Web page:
Every post I write should come with this standard disclaimer. If I ever re-do my blog, I’ll link to this standard disclaimer from the top of every blog post.
This stuff, this software development stuff in and of itself, just doesn’t matter. It isn’t the end goal. There are bigger things in life.
All things being equal, it is better to be a competent software developer than an incompetent software developer. This is why I write posts about how to invest my limited time.
All things being equal, it is better to be learned rather than ignorant about software development practices. This is why from time to time I feel the urge to linkblog posts I find on twitter that I believe my blog audience (i.e. you) haven’t seen, and may benefit from. My linkblog posts are gold, I tell you, gold.
All things being equal, it is better to be intentional about your career path and career goals, especially when it comes to dealing with Microsoft’s endless framework lahar. I see a lot of time wasted on studying for exams, and attention given to half-baked frameworks that subsequently under deliver. And I don’t know why, but I have the urge to fix this problem. For those of you who could not care less about helping others make wiser choices with their learning investments, sorry, but it’s who I am, and it bothers me enough to blog about the topic…frequently.
All things being equal, it is better to go to work and experience less unnecessary pain. This is where a lot of my “written for the search engine” and “suriving TFS” posts come from, and where I hope most people find value. I write many of my blog posts with the singular goal of reducing pain. Pain isn’t the ultimate evil. (There’s a great discussion about pain in A Canticle For Leibowitz, which by the way is the first post-apocalyptic book, but I’m too lazy to find the exact quote. PS—dork alert)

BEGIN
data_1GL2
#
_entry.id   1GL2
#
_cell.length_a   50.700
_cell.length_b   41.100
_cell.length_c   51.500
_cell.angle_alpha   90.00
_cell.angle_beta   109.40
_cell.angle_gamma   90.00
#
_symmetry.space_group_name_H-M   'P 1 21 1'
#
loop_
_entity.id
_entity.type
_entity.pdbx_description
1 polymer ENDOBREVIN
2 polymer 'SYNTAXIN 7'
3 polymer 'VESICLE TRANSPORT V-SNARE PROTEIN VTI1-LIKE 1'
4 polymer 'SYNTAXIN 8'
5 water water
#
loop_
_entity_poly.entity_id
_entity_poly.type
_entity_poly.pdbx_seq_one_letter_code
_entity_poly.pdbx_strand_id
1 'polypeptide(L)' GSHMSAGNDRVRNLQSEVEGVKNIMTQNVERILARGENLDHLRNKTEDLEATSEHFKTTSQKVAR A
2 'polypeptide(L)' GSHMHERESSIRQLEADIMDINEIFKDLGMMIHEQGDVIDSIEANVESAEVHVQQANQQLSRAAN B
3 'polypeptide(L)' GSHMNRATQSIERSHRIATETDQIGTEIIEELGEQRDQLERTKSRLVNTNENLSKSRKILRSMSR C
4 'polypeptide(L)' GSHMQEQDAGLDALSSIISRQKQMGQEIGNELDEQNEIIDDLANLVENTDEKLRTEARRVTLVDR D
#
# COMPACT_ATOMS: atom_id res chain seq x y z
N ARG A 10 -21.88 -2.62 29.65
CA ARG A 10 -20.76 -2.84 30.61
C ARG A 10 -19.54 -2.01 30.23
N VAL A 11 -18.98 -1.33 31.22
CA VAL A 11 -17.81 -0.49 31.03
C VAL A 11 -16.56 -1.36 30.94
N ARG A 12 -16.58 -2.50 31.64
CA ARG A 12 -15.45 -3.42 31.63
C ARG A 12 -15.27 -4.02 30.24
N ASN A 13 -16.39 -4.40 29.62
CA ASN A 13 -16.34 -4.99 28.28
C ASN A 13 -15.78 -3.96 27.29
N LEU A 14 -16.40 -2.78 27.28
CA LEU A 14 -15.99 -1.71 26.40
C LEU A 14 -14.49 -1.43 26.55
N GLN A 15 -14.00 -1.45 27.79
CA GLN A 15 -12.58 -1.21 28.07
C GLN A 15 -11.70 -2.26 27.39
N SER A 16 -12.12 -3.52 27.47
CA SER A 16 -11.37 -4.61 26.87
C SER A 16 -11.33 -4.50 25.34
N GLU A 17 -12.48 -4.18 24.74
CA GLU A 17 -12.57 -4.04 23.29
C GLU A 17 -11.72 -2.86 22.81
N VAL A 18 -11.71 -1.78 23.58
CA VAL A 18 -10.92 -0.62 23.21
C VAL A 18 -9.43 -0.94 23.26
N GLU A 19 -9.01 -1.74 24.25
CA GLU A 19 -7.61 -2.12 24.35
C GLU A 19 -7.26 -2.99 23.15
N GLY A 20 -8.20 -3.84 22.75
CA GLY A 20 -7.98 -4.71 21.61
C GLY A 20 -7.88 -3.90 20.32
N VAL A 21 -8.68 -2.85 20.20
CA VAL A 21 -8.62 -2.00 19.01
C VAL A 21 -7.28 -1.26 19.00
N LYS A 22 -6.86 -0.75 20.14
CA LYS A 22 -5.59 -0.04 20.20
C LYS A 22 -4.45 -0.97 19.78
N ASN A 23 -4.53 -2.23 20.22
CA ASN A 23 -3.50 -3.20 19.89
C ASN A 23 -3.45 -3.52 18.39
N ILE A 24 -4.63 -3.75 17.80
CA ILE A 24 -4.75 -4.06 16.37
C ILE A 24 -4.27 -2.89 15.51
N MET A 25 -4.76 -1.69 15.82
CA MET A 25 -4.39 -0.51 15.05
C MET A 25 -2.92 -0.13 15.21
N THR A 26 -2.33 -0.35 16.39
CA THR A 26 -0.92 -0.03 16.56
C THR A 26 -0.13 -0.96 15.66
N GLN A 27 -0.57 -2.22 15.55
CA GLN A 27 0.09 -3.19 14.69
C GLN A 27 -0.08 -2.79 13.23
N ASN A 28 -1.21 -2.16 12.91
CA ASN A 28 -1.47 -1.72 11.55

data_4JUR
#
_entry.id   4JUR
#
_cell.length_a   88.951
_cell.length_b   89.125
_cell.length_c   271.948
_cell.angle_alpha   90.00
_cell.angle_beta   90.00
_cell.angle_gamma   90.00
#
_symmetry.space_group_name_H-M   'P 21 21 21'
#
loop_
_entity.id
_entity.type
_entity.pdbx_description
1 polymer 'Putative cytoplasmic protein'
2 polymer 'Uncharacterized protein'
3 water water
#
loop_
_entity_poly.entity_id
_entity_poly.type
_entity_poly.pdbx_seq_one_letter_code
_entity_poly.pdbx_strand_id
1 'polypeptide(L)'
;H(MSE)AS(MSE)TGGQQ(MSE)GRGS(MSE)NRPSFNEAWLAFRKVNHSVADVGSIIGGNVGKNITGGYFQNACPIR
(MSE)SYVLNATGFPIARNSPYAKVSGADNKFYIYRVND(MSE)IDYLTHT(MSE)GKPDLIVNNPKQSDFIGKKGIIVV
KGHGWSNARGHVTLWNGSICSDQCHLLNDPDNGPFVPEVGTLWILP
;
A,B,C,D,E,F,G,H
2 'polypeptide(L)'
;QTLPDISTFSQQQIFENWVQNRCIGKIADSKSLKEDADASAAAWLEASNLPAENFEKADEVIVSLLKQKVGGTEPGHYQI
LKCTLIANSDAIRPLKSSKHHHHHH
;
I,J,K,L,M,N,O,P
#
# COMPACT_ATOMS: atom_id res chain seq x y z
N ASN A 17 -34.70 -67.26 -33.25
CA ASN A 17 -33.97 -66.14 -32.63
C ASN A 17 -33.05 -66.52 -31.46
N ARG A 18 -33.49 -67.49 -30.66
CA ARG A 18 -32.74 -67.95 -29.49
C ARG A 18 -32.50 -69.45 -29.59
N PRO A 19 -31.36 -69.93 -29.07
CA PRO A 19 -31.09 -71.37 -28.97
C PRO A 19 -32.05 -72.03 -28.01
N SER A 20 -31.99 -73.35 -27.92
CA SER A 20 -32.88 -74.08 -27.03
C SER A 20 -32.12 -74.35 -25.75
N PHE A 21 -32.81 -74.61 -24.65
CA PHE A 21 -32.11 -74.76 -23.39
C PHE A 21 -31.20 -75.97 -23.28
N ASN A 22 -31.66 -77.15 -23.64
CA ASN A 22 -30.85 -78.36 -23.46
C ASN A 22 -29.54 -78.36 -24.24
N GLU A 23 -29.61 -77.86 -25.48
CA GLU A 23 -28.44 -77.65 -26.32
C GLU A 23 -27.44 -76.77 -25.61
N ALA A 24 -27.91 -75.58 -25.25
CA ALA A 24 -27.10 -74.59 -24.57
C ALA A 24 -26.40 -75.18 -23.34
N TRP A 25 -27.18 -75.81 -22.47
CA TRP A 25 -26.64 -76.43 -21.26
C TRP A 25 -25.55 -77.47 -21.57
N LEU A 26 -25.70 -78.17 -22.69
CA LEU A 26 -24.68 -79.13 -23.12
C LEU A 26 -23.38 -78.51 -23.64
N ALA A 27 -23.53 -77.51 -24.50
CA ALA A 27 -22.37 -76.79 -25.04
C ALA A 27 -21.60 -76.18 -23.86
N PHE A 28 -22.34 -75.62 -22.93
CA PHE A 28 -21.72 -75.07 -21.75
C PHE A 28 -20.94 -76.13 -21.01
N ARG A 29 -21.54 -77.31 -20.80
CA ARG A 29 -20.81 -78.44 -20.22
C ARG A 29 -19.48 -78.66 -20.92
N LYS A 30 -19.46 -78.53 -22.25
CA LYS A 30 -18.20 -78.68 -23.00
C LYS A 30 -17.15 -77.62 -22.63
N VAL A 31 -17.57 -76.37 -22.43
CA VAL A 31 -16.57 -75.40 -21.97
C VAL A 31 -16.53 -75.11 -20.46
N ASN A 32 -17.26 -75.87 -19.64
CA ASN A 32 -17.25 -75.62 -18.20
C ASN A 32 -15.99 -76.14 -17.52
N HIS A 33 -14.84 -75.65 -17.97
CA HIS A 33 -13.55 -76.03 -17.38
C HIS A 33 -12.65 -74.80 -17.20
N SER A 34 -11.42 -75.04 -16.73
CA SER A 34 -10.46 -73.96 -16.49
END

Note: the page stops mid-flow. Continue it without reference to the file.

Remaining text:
All things being equal, it’s more productive for me to blog here than to sit on the couch on a Saturday and take a nap while watching college football. Though there’s nothing wrong with any combination of naps and college football. It’s also better for me to blog than to play video games; or browse the gaming subreddits; or watch someone on twitch.tv live streaming while they play video games; or best of all watch someone on twitch.tv live streaming while they browse the gaming subreddits, which frees you from the chore of browsing the internet yourself. You should probably visit that hyperlink, because it’s just perfect. It’s like watching Inception if Inception featured laziness as its major theme. It just makes sense. Go watch Inception, and go click that link.
If it appears that I’m presenting myself as an authority on any topic, make sure I back it up with personal experience. If I don’t have the personal experience to back up my claims, take my argument for what it is: an unsupported opinion. I know that I’m not an expert, and when writing blog posts my self-image doesn’t change—but maybe here on the internet, where they don’t know you’re not a dog, you don’t read my posts the way I intend for you to.
I’m not an expert, but if it so happens I am, I’ll tell you why.